We intend to provide a central distribution platform for add-ons, for easy installation and discovery by the users.
Like any extension store, features like searching, filtering and so on will be available, as well as automatic updating upon the users choice.
Since this is a public addon platform, we will have to make sure our users don’t get infected due to the addons distributed through it, therefore
- In order to be published on the store, an add-on needs to be digitally signed with a certificate that uniquely identifies the entity or organisation responsible for its development and distribution.
- a static analysis of the archive would commence whenever a new version is uploaded. This could include scanning of the manifest file for dubious sets of entitlements, a submission of the binary files to virustotal, etc.
- Of course, we will encourage developers to make use of unit testing, and down the road could provide a unit testing framework that simulates the Odilia addon API that can be used to programmatically test addon functionality.
However, with a specific setting in the screen reader, the user can allow the installation of extensions not distributed through the store. Then, the addon manager would allow browsing to an addon file and install it.
In the spirit of modularity and collaboration potential, and because we want our add-on API to be as bullet-proof, efficient to use, and clearly documented as possible, most of the not strictly needed but useful components as commodity features(what is strictly not necessary to operate the core) will be included with the distribution as addons. Per the users choice, some of those can be disabled or even uninstalled, cutting down on the installed size.
The OCR system will have two modes:
NVDA Style OCR
The OCR results open in a different window, and the user will be able to click pieces of text for the mouse to perform a click at that location in the real window. This would also be the fastest way to perform even arbitrary OCR, as the OCR info will be available to add-ons, so the window doesn’t necessarily need to pop open, exactly like nvda.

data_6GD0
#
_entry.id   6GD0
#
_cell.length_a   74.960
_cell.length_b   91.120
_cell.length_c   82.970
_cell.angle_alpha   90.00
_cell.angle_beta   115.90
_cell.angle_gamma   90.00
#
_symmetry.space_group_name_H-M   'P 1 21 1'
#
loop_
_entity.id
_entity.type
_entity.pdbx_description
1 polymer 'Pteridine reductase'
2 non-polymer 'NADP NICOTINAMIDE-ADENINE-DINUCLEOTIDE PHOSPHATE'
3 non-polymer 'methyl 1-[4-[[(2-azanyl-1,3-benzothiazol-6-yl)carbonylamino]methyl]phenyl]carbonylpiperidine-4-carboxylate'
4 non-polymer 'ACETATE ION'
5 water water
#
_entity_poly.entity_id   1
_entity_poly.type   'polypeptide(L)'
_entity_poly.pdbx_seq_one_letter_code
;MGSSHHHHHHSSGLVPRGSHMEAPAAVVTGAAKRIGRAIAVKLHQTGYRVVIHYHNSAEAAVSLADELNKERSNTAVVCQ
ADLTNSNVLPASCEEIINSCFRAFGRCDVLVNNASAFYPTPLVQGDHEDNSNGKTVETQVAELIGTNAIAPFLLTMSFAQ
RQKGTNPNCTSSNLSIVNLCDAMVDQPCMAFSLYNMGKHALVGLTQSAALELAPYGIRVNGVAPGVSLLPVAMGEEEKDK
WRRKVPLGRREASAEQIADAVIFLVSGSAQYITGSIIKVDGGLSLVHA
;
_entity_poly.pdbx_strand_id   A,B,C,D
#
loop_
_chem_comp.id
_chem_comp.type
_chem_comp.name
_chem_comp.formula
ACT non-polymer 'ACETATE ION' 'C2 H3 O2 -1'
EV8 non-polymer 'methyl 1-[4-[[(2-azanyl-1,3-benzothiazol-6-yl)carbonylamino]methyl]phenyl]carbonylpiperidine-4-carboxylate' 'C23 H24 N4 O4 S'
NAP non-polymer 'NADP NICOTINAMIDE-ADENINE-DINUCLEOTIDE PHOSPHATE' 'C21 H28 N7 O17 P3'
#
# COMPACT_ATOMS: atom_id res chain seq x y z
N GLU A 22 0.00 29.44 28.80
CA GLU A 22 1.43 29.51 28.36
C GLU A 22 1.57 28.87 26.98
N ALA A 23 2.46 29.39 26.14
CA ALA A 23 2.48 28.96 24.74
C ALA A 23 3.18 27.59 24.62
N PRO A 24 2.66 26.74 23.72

this is under discussion, if it’s indeed possible to do such things with the current open source accessibility stack we have.
This mode doesn’t attempt to open a new window, instead it overlays the OCR within the current one.
Based on the control’s shape, position and color, Odilia will try to make an accessible tree for that window, recognising the control type and using the captured text as the control text if applicable. Of course, because of the error probability being so high, there would be a possibility for the user to define controls manually based on the mouse position and providing the text, or make improvements to the already generated OCR result, then saving it as a file that can be distributed. Of course such tweaks will be resolution dependent, but probably the utility will try to correct it as much as possible to fit the application by finding the greatest similarity to both the text and cords and control type from the provided database in the OCRed text.
Sound Themes (Earcons)
For a long time, mobile device users have had earcons, a sound representation of each control and element type on the current interface. Due to that, such users don’t need to wait for the speech to arrive to the control type, as it’s obvious what it is based on the specific sound.
NVDA uses an addon called audio themes together with unspoken to deliver this functionality which, while not perfect and can lag sometimes, at least tries to accomplish the same level of efficiency as the mobile experience and manages for the most part.
While preliminary support for audio has been implemented in Orca, it hasn’t been expanded on since, and as far as we know, the only thing that uses it is progress bar beeps.
Odilia will implement this as an add-on that’s part of the distribution, since its another unnecessary feature for the functioning of the screen reader, even though it increases productivity.
(Eventually), it would also be nice to support positional audio for earcons, so the user knows where the control they’re interacting is on screen.
This system needs to be as flexible as possible, so the gesture system will be an event component implementing the above mentioned protocol.
First, it takes all the raw user actions as events from the hub, registering them all, like key presses, touch gestures and other user-generated commands through alternative input methods.
Then, it reads the gestures configuration file, or maybe database.
When it finds the gesture corresponding to the event it got from the hub, it reads the action for that, constructs the appropriate event, sending it to the event hub to be processed and dispatched to the correct component.
Links to Currently Available Documentation
- at-spi API documentation
- at-spi general overview, with several links.
- Examples using exclusively py-atspi2, the human-generated bindings, not the ones generated via object introspection.
- Rust bindings for at-spi
- Rust bindings to speech dispatcher, speech-dispatcher-sys. Bindings auto-generated with rust-bindgen, written by nolan
- speech-dispatcher library documentation.
- The Speech Synthesis Interface Protocol (SSIP) API documentation.
- Liblouis bindings for rust, for braille tables and multiple braille codes, including those for the majority of languages
- Libbrlapi reference manual.
- Accessible Document Navigation Using AT-SPI